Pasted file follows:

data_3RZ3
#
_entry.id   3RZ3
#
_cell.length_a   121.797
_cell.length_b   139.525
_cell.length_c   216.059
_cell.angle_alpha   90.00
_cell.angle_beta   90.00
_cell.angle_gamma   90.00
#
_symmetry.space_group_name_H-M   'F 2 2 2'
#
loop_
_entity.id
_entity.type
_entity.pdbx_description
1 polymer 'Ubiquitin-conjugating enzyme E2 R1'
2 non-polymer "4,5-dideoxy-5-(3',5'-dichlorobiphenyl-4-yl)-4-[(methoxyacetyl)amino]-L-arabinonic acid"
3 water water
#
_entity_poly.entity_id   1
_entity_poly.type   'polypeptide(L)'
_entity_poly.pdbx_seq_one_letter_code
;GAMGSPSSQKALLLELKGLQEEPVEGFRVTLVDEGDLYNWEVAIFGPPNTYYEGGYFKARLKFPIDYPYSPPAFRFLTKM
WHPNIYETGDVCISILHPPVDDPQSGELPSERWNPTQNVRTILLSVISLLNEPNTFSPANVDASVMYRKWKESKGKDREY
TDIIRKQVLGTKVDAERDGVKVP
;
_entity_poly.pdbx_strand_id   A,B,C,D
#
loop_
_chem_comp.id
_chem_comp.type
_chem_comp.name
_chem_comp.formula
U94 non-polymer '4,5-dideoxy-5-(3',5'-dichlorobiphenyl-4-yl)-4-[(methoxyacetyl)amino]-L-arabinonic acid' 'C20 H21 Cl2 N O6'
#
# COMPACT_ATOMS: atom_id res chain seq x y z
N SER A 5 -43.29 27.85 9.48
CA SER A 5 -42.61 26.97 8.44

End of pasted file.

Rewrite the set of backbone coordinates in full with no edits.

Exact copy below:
data_3RZ3
#
_entry.id   3RZ3
#
_cell.length_a   121.797
_cell.length_b   139.525
_cell.length_c   216.059
_cell.angle_alpha   90.00
_cell.angle_beta   90.00
_cell.angle_gamma   90.00
#
_symmetry.space_group_name_H-M   'F 2 2 2'
#
loop_
_entity.id
_entity.type
_entity.pdbx_description
1 polymer 'Ubiquitin-conjugating enzyme E2 R1'
2 non-polymer "4,5-dideoxy-5-(3',5'-dichlorobiphenyl-4-yl)-4-[(methoxyacetyl)amino]-L-arabinonic acid"
3 water water
#
_entity_poly.entity_id   1
_entity_poly.type   'polypeptide(L)'
_entity_poly.pdbx_seq_one_letter_code
;GAMGSPSSQKALLLELKGLQEEPVEGFRVTLVDEGDLYNWEVAIFGPPNTYYEGGYFKARLKFPIDYPYSPPAFRFLTKM
WHPNIYETGDVCISILHPPVDDPQSGELPSERWNPTQNVRTILLSVISLLNEPNTFSPANVDASVMYRKWKESKGKDREY
TDIIRKQVLGTKVDAERDGVKVP
;
_entity_poly.pdbx_strand_id   A,B,C,D
#
loop_
_chem_comp.id
_chem_comp.type
_chem_comp.name
_chem_comp.formula
U94 non-polymer '4,5-dideoxy-5-(3',5'-dichlorobiphenyl-4-yl)-4-[(methoxyacetyl)amino]-L-arabinonic acid' 'C20 H21 Cl2 N O6'
#
# COMPACT_ATOMS: atom_id res chain seq x y z
N SER A 5 -43.29 27.85 9.48
CA SER A 5 -42.61 26.97 8.44